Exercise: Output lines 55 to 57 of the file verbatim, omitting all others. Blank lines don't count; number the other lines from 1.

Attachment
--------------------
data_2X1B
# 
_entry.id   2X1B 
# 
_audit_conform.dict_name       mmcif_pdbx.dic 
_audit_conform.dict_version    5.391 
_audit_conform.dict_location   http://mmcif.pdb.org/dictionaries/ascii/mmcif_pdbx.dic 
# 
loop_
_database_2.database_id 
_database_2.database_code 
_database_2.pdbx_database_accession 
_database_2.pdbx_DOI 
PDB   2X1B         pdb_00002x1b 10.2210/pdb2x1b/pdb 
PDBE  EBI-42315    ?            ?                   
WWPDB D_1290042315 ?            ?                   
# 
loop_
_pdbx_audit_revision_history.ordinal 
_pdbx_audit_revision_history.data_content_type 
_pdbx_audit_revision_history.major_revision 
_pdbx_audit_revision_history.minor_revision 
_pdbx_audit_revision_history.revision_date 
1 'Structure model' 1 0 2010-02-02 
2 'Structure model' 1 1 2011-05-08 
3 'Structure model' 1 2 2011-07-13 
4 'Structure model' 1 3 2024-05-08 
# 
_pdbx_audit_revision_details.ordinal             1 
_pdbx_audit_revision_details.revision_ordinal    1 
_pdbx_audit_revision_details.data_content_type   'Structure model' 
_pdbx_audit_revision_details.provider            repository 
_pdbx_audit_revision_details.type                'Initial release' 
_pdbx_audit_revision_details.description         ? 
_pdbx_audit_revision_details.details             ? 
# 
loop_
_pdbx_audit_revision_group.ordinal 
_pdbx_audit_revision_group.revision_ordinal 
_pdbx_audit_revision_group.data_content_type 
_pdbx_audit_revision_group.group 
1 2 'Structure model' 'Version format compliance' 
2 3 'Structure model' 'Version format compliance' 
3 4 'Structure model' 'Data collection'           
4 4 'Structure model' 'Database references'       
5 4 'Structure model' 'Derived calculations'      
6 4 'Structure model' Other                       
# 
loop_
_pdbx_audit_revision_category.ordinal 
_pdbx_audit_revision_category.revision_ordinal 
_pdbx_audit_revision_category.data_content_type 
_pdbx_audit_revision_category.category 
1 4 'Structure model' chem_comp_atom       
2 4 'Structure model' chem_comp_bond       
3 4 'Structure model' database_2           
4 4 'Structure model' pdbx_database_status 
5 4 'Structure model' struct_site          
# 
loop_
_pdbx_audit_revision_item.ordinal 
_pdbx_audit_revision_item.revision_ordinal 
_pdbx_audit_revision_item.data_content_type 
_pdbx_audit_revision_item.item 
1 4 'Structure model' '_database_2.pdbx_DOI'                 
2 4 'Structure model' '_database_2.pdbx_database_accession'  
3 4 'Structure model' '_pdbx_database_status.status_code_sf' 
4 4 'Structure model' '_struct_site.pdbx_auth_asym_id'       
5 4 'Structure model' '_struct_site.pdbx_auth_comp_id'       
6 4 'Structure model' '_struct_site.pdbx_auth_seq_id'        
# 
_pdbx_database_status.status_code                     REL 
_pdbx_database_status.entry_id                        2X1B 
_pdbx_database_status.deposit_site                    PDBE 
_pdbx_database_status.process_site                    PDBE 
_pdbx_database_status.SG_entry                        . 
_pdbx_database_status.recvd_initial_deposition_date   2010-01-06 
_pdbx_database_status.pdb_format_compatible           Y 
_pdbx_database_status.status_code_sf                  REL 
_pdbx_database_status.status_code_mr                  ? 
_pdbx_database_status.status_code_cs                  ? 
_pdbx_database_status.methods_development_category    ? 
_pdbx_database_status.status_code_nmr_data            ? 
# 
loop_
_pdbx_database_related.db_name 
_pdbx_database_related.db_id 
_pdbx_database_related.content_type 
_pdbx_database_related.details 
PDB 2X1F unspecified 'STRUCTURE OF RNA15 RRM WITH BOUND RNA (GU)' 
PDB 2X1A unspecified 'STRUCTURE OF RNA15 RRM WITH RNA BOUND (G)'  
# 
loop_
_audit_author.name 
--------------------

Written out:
2 4 'Structure model' chem_comp_bond       
3 4 'Structure model' database_2           
4 4 'Structure model' pdbx_database_status 